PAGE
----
Mostly because I’ve been finishing up my novel…which is just about done! (This revision, at least.) But I’ve also been sick, busy with work, going to the Abraham Lincoln Presidential Library and Museum, etc…the stuff of life, basically.
First: the book! I’ve been chipping away at this revision in a slow but steady fashion. My last revision focused on getting all the story’s events in place; this one worked on strengthening certain elements that I discovered from the last pass that needed to be knitted into the novel a bit more cleanly. If there’s just one thing I’ve learned from screenwriting in grad school, it’s how architectural writing a story can be — how changes in one place can ripple out to unexpected places, so this pass was to take care of those strange but beautiful afterquakes.
I think I’ve got about one pass left, but for relatively minor things, although I could easily do passes devoted to landscape, to the best friend’s own metamorphoses, to 1988, to the charming, devilish bad seed. I’m starting to wonder, though, if my perfectionism is really just an excuse not to let go of working on this project in a weird way. When are you ever truly finished with a story? The idea of saying goodbye to these characters is kind of heartbreaking to me, honestly. I still think of them constantly like they are elusive, ghostly friends, and I wonder how they are doing beyond the timeframe of the story I’ve set them within.
Still, I’m elated to be getting to a point where the book can start making its way in the world and I can say confidently that I’ve done everything I could to make it the best it can be, outside of transplanting someone else’s storytelling brain in place of my own. (Brains I choose: Angela Carter, Alfred Hitchcock, Joss Whedon.) The one thing saving me from forever noodling are future books I want to write; I’ve been outlining and scratching out notes, and can’t really wait to get started.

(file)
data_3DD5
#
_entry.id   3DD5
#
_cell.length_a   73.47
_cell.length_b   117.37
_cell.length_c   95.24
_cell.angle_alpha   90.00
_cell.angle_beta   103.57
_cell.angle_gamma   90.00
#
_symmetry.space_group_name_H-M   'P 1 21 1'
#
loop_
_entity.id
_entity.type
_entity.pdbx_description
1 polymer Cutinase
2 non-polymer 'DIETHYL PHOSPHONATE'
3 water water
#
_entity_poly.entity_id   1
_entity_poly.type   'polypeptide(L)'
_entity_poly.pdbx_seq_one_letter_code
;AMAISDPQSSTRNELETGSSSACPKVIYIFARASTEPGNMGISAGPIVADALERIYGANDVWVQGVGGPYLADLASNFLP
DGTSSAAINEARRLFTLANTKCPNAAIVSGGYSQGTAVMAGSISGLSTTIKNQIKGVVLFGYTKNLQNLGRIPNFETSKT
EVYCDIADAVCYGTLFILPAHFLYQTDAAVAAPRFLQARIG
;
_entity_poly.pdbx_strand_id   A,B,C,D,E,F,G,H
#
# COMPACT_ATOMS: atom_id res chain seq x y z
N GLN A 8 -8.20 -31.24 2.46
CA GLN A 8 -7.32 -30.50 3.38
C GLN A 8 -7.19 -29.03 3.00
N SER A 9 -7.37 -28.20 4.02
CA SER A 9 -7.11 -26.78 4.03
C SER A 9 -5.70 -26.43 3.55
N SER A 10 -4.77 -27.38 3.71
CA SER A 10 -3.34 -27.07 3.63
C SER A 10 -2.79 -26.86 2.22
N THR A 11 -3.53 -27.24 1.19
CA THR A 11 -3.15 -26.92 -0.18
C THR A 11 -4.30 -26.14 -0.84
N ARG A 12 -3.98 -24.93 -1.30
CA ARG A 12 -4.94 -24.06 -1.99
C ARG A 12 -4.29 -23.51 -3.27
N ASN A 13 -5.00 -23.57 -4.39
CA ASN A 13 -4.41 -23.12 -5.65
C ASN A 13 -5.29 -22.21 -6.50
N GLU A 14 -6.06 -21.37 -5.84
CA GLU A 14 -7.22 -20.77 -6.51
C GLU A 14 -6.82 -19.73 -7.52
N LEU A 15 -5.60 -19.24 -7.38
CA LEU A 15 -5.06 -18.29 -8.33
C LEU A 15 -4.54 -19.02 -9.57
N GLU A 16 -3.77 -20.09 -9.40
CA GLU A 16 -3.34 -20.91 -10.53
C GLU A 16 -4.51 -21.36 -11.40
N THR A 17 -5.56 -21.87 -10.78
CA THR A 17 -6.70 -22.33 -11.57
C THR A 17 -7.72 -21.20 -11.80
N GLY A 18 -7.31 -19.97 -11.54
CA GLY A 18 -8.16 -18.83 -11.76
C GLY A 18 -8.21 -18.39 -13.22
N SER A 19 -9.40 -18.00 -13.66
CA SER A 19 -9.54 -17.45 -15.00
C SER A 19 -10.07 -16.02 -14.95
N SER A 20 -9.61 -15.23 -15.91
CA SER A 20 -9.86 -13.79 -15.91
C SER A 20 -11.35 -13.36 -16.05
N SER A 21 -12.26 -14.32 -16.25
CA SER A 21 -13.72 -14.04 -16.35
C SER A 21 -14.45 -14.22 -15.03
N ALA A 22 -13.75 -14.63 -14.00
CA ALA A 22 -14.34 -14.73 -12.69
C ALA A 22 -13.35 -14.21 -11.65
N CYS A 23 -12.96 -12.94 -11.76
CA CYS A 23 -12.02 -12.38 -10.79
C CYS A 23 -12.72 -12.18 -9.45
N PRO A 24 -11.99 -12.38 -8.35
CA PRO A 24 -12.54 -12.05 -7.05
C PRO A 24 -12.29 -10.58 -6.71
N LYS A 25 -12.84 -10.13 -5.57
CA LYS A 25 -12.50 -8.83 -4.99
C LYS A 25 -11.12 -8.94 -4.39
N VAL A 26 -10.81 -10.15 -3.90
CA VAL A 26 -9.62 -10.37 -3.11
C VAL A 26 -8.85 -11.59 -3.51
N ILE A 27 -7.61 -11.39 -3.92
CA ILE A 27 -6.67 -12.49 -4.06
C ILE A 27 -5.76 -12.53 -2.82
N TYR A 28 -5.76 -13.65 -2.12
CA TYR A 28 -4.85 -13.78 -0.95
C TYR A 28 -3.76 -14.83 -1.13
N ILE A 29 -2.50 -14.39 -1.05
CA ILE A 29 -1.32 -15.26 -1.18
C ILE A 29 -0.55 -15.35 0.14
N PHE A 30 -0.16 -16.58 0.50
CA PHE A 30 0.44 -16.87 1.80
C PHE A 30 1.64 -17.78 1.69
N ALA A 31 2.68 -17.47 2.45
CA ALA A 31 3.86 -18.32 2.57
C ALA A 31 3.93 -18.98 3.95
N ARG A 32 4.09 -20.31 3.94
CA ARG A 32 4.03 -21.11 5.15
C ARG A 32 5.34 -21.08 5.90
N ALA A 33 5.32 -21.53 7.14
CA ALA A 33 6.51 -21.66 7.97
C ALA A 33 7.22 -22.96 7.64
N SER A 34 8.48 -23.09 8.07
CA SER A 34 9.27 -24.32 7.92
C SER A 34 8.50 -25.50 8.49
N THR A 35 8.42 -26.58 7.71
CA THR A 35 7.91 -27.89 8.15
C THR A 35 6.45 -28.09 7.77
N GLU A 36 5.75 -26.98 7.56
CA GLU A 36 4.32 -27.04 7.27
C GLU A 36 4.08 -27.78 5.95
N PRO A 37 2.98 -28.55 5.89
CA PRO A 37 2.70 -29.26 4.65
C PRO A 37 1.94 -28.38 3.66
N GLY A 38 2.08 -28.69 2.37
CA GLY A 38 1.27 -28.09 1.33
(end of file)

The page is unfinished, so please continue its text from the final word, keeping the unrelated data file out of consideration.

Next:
Second: the Abraham Lincoln Presidential Library and Museum! Some of you might be thinking, How nerdy! I suppose, yes, but the museum and library is actually a very rad, very cool place. It does that tricky thing so well, making history come alive and feel like a living, breathing thing. There is multimedia all over the place, from the audio installations in the section that compiles all the criticism that Lincoln incurred over the course of his presidency to the really amazing video and film presentations. There are great general exhibitions, as well as more in-depth auxiliary ones that branch off from the main museum. It all adds up to a place that handles the complexity of a historical figure incredibly well and is a great jumping-off point to learning the finer points of Lincoln’s political legacy — one that still has powerful ramifications even today.
And for fun, they had some really lovely clothing on display, worn by Mary Todd Lincoln and her D.C. social rivals:
I bought a mug, and a postcard. I drink my white tea with plum and honey from the mug, and the postcard sits next to my eyeglass prescription and a Rodarte hang tag on my dresser.
Finally, I’ve been doing the whole #30daysofcreativity, but most of my month has been focused on my novel. I do manage to do something creative a day, but there’s only so many pictures I can take of my novel on a computer screen, right? (See above.) I do manage to take a photo or two of other things, though:
But the one I wanted to take recently is not one that my cameras were equipped to handle: twilight, fireflies lighting up, a thunderstorm in the distance making the light mauve-grey and heavy, the birds chiming frantically. Some things remain in memory and can be summoned only through words.
Beautiful summer, lovelies.
I’m going to be releasing a chapter (or two!) from my novel soon, but not to the general public, where it’ll sit all defenseless and cold in the brutal ether of Google cache! It’ll go out on my “newsletter,” which actually doesn’t go out all that often and contains more confessional/musings than “news,” so do please sign up for it if you want to read a bit of my novel baby soon. It’s easier this way, I promise.